61. A downloadable set of processor-executable instructions for performing the method of claim 47.
Description
    CROSS REFERENCE TO RELATED APPLICATIONS
  • [0001]
    The present application is related to and claims the benefit of priority of the following commonly-owned, presently-pending provisional application(s): application Ser. No. 60/521,306 (Docket No. SYB/0101.00), filed Mar. 29, 2004, entitled “Attribute-Based Component Programming System and Methodology for Object-Oriented Languages”, of which the present application is a non-provisional application thereof. The disclosure of the foregoing application is hereby incorporated by reference in its entirety, including any appendices or attachments thereof, for all purposes.
  • COPYRIGHT STATEMENT
  • [0002]
    A portion of the disclosure of this patent document contains material which is subject to copyright protection. The copyright owner has no objection to the facsimile reproduction by anyone of the patent document or the patent disclosure as it appears in the Patent and Trademark Office patent file or records, but otherwise reserves all copyright rights whatsoever.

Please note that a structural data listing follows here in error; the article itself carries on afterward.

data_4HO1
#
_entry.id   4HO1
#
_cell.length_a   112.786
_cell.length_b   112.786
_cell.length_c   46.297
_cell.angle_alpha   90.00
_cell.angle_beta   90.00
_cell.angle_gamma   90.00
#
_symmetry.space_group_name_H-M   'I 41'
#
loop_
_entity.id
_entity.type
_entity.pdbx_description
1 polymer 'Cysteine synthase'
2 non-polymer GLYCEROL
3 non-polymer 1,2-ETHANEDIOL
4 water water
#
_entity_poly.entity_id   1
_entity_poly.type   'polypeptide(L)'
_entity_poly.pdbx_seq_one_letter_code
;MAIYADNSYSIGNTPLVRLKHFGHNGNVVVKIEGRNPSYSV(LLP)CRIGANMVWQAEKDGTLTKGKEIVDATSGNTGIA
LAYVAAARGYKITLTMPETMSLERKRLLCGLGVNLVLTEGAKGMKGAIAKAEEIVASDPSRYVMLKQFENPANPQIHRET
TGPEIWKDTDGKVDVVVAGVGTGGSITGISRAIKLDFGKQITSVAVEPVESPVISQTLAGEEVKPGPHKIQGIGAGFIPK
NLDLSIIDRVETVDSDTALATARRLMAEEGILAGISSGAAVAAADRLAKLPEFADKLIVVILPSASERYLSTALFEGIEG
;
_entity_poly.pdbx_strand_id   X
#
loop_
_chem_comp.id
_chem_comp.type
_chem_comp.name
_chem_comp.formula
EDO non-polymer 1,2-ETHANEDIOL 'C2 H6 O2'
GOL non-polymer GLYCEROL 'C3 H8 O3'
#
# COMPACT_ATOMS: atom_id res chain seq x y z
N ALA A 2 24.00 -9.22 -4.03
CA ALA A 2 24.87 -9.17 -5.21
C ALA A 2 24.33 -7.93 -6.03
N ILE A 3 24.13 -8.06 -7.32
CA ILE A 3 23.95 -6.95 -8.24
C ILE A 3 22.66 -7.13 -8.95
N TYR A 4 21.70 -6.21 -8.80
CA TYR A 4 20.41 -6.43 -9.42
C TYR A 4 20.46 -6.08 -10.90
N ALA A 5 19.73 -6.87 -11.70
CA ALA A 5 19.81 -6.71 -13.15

• APPENDIX DATA
  • [0003]
    Computer Program Listing Appendix under Sec. 1.52(e): This application includes a transmittal under 37 C.F.R. Sec. 1.52(e) of a Computer Program Listing Appendix. The Appendix, which comprises text file(s) that are IBM-PC machine and Microsoft Windows Operating System compatible, includes the below-listed file(s). All of the material disclosed in the Computer Program Listing Appendix can be found at the U.S. Patent and Trademark Office archives and is hereby incorporated by reference into the present application.
  • [0004]
    Object Description: SourceCode.txt, created: 3/26/2004, 11:59 am, size: 73.8 KB; Object ID: File No. 1; Object Contents: Source Code.
  • BACKGROUND OF INVENTION
  • [0005]
    1. Field of the Invention
  • [0006]
    The present invention relates generally to information processing environments and, more particularly, to an attribute-based component programming system and methodology for object-oriented programming languages.
  • [0007]
    2. Description of the Background Art
  • [0008]
    Before a digital computer may accomplish a desired task, it must receive an appropriate set of instructions. Executed by the computer's microprocessor, these instructions, collectively referred to as a “computer program”, direct the operation of the computer. Expectedly, the computer must understand the instructions which it receives before it may undertake the specified activity.
  • [0009]